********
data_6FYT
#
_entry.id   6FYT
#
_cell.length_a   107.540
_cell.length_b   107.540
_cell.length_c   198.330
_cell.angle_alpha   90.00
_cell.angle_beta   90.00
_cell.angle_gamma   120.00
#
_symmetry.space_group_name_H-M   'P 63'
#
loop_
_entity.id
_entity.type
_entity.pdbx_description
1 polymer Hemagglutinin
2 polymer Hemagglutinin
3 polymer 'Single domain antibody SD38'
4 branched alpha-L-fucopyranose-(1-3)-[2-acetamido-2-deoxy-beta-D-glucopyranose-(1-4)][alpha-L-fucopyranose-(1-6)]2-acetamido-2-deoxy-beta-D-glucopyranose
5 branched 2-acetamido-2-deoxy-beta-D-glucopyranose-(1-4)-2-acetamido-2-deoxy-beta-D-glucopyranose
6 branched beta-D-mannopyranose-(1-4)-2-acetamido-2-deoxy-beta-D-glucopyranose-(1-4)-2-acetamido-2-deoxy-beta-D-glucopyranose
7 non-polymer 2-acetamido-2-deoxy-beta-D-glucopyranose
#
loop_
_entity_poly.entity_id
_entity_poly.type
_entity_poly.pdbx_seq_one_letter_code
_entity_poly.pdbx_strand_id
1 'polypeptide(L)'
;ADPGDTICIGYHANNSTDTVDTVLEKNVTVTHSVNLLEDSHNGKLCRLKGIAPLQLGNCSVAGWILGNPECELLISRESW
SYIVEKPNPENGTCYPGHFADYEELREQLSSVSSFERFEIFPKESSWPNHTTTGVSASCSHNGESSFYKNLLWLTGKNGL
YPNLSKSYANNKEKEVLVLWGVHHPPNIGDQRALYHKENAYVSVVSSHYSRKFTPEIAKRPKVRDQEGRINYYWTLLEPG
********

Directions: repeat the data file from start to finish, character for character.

data_6FYT
#
_entry.id   6FYT
#
_cell.length_a   107.540
_cell.length_b   107.540
_cell.length_c   198.330
_cell.angle_alpha   90.00
_cell.angle_beta   90.00
_cell.angle_gamma   120.00
#
_symmetry.space_group_name_H-M   'P 63'
#
loop_
_entity.id
_entity.type
_entity.pdbx_description
1 polymer Hemagglutinin
2 polymer Hemagglutinin
3 polymer 'Single domain antibody SD38'
4 branched alpha-L-fucopyranose-(1-3)-[2-acetamido-2-deoxy-beta-D-glucopyranose-(1-4)][alpha-L-fucopyranose-(1-6)]2-acetamido-2-deoxy-beta-D-glucopyranose
5 branched 2-acetamido-2-deoxy-beta-D-glucopyranose-(1-4)-2-acetamido-2-deoxy-beta-D-glucopyranose
6 branched beta-D-mannopyranose-(1-4)-2-acetamido-2-deoxy-beta-D-glucopyranose-(1-4)-2-acetamido-2-deoxy-beta-D-glucopyranose
7 non-polymer 2-acetamido-2-deoxy-beta-D-glucopyranose
#
loop_
_entity_poly.entity_id
_entity_poly.type
_entity_poly.pdbx_seq_one_letter_code
_entity_poly.pdbx_strand_id
1 'polypeptide(L)'
;ADPGDTICIGYHANNSTDTVDTVLEKNVTVTHSVNLLEDSHNGKLCRLKGIAPLQLGNCSVAGWILGNPECELLISRESW
SYIVEKPNPENGTCYPGHFADYEELREQLSSVSSFERFEIFPKESSWPNHTTTGVSASCSHNGESSFYKNLLWLTGKNGL
YPNLSKSYANNKEKEVLVLWGVHHPPNIGDQRALYHKENAYVSVVSSHYSRKFTPEIAKRPKVRDQEGRINYYWTLLEPG